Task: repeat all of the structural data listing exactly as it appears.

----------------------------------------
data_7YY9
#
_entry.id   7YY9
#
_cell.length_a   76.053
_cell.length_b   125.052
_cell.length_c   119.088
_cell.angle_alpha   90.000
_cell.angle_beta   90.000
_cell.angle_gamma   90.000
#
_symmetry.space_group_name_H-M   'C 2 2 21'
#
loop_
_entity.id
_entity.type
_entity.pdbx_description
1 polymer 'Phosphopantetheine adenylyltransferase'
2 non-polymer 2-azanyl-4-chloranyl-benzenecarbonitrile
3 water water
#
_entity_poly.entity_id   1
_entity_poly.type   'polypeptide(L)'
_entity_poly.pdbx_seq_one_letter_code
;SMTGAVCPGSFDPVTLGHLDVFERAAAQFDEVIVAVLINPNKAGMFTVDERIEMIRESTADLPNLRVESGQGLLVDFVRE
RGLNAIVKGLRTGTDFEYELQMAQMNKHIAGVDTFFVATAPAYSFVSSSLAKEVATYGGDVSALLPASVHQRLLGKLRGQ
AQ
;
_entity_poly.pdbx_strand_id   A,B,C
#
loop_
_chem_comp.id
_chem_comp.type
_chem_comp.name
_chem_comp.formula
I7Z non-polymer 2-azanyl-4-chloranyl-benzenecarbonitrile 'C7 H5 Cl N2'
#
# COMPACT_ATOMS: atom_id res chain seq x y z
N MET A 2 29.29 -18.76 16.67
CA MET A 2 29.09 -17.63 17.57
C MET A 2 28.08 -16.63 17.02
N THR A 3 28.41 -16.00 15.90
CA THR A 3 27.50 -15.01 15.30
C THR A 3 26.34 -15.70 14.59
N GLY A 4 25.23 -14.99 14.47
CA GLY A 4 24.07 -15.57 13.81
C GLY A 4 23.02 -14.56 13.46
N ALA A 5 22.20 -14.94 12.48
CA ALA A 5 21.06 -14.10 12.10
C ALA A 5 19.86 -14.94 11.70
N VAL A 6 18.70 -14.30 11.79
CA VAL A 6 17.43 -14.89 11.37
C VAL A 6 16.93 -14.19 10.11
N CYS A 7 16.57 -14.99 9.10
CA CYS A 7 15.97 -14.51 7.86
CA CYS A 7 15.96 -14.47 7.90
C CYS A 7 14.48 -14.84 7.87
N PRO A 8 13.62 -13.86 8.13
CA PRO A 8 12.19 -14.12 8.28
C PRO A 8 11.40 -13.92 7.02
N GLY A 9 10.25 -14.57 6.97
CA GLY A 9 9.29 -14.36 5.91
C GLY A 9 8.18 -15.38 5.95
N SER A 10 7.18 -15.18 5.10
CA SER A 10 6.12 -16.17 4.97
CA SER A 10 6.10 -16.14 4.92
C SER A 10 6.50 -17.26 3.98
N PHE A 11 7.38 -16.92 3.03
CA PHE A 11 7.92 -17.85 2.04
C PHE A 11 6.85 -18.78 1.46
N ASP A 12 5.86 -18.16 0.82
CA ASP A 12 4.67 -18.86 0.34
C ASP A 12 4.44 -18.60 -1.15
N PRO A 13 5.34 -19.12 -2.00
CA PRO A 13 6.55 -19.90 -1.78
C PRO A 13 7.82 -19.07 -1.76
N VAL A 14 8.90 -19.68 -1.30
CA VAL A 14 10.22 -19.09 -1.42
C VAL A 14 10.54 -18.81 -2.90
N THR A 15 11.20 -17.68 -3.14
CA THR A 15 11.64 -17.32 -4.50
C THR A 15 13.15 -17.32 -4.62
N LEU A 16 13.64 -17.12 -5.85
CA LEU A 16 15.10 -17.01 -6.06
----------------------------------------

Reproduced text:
data_7YY9
#
_entry.id   7YY9
#
_cell.length_a   76.053
_cell.length_b   125.052
_cell.length_c   119.088
_cell.angle_alpha   90.000
_cell.angle_beta   90.000
_cell.angle_gamma   90.000
#
_symmetry.space_group_name_H-M   'C 2 2 21'
#
loop_
_entity.id
_entity.type
_entity.pdbx_description
1 polymer 'Phosphopantetheine adenylyltransferase'
2 non-polymer 2-azanyl-4-chloranyl-benzenecarbonitrile
3 water water
#
_entity_poly.entity_id   1
_entity_poly.type   'polypeptide(L)'
_entity_poly.pdbx_seq_one_letter_code
;SMTGAVCPGSFDPVTLGHLDVFERAAAQFDEVIVAVLINPNKAGMFTVDERIEMIRESTADLPNLRVESGQGLLVDFVRE
RGLNAIVKGLRTGTDFEYELQMAQMNKHIAGVDTFFVATAPAYSFVSSSLAKEVATYGGDVSALLPASVHQRLLGKLRGQ
AQ
;
_entity_poly.pdbx_strand_id   A,B,C
#
loop_
_chem_comp.id
_chem_comp.type
_chem_comp.name
_chem_comp.formula
I7Z non-polymer 2-azanyl-4-chloranyl-benzenecarbonitrile 'C7 H5 Cl N2'
#
# COMPACT_ATOMS: atom_id res chain seq x y z
N MET A 2 29.29 -18.76 16.67
CA MET A 2 29.09 -17.63 17.57
C MET A 2 28.08 -16.63 17.02
N THR A 3 28.41 -16.00 15.90
CA THR A 3 27.50 -15.01 15.30
C THR A 3 26.34 -15.70 14.59
N GLY A 4 25.23 -14.99 14.47
CA GLY A 4 24.07 -15.57 13.81
C GLY A 4 23.02 -14.56 13.46
N ALA A 5 22.20 -14.94 12.48
CA ALA A 5 21.06 -14.10 12.10
C ALA A 5 19.86 -14.94 11.70
N VAL A 6 18.70 -14.30 11.79
CA VAL A 6 17.43 -14.89 11.37
C VAL A 6 16.93 -14.19 10.11
N CYS A 7 16.57 -14.99 9.10
CA CYS A 7 15.97 -14.51 7.86
CA CYS A 7 15.96 -14.47 7.90
C CYS A 7 14.48 -14.84 7.87
N PRO A 8 13.62 -13.86 8.13
CA PRO A 8 12.19 -14.12 8.28
C PRO A 8 11.40 -13.92 7.02
N GLY A 9 10.25 -14.57 6.97
CA GLY A 9 9.29 -14.36 5.91
C GLY A 9 8.18 -15.38 5.95
N SER A 10 7.18 -15.18 5.10
CA SER A 10 6.12 -16.17 4.97
CA SER A 10 6.10 -16.14 4.92
C SER A 10 6.50 -17.26 3.98
N PHE A 11 7.38 -16.92 3.03
CA PHE A 11 7.92 -17.85 2.04
C PHE A 11 6.85 -18.78 1.46
N ASP A 12 5.86 -18.16 0.82
CA ASP A 12 4.67 -18.86 0.34
C ASP A 12 4.44 -18.60 -1.15
N PRO A 13 5.34 -19.12 -2.00
CA PRO A 13 6.55 -19.90 -1.78
C PRO A 13 7.82 -19.07 -1.76
N VAL A 14 8.90 -19.68 -1.30
CA VAL A 14 10.22 -19.09 -1.42
C VAL A 14 10.54 -18.81 -2.90
N THR A 15 11.20 -17.68 -3.14
CA THR A 15 11.64 -17.32 -4.50
C THR A 15 13.15 -17.32 -4.62
N LEU A 16 13.64 -17.12 -5.85
CA LEU A 16 15.10 -17.01 -6.06